Security Strategy, Plan, Budget

Federal agencies improve security, FISMA report says

The threat landscape may be expanding, but federal agencies are getting better at meeting requirements laid out in the Federal Information Security Management Act, according to the annual FISMA report presented to Congress on May 1 by the Office of Management and Budget (OMB).

This year's report, based on agency self-assessments for the 2013 fiscal year, showed that the government organizations met 81 percent of the FISMA requirements, up from 73 percent the year before. Among the biggest areas of improvement came in email encryption efforts at 51 percent, up from 35 percent the year before.

In a letter accompanying the report, OMB Deputy Director for Management Beth Cobert told Congress that “OMB continues to work with agencies to fulfill the requirements of FISMA and implement increasingly resilient information technology security and privacy management programs.”

Much of agencies' efforts have focused and will continue to focus on three initiatives — protecting existing information and information systems, supporting the safe and secure adoption of emerging technologies and building a sophisticated information security workforce, according to the report.

Noting that by “designating cybersecurity as a Cross Agency Priority (CAP) Goal,” the Obama administration had increased “senior government officials' visibility of and accountability” for safeguarding information and information systems. CAP employs three strategies to better protect government networks — trusted internet connections, continuous monitoring and strong authentication (HSPD-12).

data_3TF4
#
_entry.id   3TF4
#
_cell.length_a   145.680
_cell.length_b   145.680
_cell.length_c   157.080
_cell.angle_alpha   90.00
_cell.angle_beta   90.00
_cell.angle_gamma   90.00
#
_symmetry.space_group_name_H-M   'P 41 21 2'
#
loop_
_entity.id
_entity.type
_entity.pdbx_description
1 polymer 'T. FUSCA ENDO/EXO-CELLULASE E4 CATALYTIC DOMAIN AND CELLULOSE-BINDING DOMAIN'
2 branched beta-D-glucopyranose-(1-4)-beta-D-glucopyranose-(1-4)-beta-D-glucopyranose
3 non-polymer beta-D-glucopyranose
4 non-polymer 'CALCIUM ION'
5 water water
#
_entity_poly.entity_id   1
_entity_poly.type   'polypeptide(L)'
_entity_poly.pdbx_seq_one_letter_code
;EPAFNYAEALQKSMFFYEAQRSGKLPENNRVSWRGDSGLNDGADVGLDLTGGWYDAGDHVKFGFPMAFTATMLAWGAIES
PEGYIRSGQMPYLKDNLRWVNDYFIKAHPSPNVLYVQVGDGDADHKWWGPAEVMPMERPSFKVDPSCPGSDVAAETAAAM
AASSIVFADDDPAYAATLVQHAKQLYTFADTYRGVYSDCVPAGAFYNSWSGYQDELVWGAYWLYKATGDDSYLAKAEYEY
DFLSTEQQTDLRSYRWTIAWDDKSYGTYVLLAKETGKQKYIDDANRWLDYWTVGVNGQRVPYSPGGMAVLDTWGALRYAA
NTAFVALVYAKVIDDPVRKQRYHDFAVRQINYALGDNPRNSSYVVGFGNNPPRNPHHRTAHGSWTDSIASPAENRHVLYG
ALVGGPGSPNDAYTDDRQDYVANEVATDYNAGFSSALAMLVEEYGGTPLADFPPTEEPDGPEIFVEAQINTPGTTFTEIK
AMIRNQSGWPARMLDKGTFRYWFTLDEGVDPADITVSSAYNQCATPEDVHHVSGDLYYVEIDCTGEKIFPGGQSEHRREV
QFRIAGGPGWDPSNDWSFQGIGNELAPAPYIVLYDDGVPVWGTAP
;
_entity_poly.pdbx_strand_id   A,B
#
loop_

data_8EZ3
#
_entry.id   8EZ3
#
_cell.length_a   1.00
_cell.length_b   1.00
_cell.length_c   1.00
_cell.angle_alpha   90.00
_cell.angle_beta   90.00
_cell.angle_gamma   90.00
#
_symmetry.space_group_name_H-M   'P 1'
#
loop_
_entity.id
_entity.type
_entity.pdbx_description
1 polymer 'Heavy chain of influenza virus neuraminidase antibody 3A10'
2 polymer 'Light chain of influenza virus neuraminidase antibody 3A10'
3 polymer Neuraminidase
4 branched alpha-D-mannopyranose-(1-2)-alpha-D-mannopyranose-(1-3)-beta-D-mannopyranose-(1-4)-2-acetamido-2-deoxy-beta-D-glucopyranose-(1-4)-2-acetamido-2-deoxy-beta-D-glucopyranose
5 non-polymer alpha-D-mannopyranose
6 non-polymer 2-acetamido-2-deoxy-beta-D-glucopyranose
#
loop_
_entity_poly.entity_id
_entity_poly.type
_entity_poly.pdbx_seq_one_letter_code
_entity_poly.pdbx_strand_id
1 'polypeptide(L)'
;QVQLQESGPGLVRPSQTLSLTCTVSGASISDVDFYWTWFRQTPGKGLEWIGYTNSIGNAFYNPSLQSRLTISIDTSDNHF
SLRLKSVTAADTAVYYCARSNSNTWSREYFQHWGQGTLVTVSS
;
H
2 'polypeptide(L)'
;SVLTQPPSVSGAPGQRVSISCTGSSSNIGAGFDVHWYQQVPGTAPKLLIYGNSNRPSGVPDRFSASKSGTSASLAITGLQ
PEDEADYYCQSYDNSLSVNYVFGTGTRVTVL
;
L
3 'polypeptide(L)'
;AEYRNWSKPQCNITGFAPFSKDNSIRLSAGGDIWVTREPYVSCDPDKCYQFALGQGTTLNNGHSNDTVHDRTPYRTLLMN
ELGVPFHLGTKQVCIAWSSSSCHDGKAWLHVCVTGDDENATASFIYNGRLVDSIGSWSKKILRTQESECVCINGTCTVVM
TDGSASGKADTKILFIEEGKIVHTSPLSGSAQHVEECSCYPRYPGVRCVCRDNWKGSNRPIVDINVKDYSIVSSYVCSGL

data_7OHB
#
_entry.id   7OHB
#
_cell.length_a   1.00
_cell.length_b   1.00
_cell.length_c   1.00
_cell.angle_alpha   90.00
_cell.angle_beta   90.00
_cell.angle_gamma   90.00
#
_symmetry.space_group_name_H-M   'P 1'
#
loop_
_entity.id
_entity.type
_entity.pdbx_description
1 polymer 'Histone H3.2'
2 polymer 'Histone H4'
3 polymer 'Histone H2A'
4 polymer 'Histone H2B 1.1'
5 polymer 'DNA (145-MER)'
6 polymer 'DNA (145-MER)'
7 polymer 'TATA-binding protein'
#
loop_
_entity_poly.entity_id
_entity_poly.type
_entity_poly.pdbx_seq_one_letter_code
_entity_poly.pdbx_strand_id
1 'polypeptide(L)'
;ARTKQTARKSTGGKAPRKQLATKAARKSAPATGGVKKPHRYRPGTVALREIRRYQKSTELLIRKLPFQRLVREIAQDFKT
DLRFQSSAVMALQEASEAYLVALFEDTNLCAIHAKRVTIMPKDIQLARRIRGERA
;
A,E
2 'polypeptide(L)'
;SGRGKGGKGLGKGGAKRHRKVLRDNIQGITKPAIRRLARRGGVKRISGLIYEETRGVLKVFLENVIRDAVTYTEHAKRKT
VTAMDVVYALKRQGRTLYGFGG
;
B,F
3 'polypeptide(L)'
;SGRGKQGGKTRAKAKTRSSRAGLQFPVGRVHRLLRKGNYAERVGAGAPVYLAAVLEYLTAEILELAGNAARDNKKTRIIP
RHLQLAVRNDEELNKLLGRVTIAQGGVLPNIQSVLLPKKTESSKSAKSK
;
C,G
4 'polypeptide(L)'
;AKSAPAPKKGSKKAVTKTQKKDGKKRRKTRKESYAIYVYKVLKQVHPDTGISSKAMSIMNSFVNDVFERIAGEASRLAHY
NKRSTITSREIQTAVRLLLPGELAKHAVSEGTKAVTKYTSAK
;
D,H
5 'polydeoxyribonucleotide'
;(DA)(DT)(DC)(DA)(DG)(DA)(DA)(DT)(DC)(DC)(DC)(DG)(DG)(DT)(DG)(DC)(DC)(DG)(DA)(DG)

And agencies have put some money behind their efforts, spending more than $10 billion in the last fiscal year on IT security. The report says that $3.6 billion of that went to stemming malicious activity while $2.7 was put toward intrusion detection and mitigation. Another $4.1 billion went to boosting the effectiveness of the government's cyber security initiatives.  

Federal agencies continue to face multiple threats. Among the 25 largest organizations, called the CFO Act Agencies, non-cyber incidents — such as leaking information on paper documents —  accounted for more than 25 percent of overall security incidents while policy violations accounted for almost 20 percent of digital incidents, up from 5.2 percent the year before. Smaller agencies were plagued by different problems — with the biggest issue being suspicious network activity (at 22 percent).

The government will continue to sponsor R&D on insider threat assessment methodology as well as mitigation strategies through the CERT Insider Threat Center, the report says, noting that “mitigating the malicious insider remains a significant challenge and requires the composite application of several tactics and capabilities.”

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